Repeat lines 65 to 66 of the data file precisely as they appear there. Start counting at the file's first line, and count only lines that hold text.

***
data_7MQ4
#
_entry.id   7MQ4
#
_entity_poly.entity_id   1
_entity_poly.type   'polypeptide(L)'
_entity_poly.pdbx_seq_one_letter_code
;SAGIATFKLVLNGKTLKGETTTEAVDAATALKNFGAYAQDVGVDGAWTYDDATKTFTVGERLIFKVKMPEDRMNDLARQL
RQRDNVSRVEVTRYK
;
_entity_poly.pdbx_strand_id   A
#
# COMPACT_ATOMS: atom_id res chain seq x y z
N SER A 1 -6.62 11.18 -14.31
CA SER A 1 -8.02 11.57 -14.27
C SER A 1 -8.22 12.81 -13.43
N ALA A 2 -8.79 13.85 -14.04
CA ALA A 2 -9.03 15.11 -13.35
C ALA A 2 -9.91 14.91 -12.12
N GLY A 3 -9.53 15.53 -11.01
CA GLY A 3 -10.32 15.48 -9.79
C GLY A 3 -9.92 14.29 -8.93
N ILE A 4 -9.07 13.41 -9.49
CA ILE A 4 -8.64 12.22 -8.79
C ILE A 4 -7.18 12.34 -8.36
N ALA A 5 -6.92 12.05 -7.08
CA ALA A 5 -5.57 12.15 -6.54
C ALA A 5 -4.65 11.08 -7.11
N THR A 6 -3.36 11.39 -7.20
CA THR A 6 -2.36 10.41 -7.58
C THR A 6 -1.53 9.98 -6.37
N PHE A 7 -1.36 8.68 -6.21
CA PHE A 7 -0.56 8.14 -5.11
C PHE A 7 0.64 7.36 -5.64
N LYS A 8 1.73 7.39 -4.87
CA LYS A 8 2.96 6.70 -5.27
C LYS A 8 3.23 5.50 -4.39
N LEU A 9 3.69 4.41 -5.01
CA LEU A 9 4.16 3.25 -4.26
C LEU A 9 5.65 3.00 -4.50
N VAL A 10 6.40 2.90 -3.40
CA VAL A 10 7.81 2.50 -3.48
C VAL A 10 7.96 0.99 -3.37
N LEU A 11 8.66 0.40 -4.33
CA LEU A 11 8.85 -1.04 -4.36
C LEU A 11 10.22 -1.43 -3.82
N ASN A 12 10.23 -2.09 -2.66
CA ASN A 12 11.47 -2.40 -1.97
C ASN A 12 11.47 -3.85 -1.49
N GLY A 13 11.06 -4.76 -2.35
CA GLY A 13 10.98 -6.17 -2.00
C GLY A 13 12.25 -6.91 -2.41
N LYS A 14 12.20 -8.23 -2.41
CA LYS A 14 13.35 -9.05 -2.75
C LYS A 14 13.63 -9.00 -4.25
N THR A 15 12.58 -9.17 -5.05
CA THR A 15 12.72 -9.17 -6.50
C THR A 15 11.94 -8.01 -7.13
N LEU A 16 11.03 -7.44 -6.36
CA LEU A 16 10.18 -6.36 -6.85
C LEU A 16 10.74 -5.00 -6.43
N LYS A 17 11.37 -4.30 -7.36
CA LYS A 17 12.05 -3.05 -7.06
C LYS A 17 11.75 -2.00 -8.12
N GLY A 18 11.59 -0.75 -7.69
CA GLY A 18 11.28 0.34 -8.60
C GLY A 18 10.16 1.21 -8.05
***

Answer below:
N GLY A 18 11.59 -0.75 -7.69
CA GLY A 18 11.28 0.34 -8.60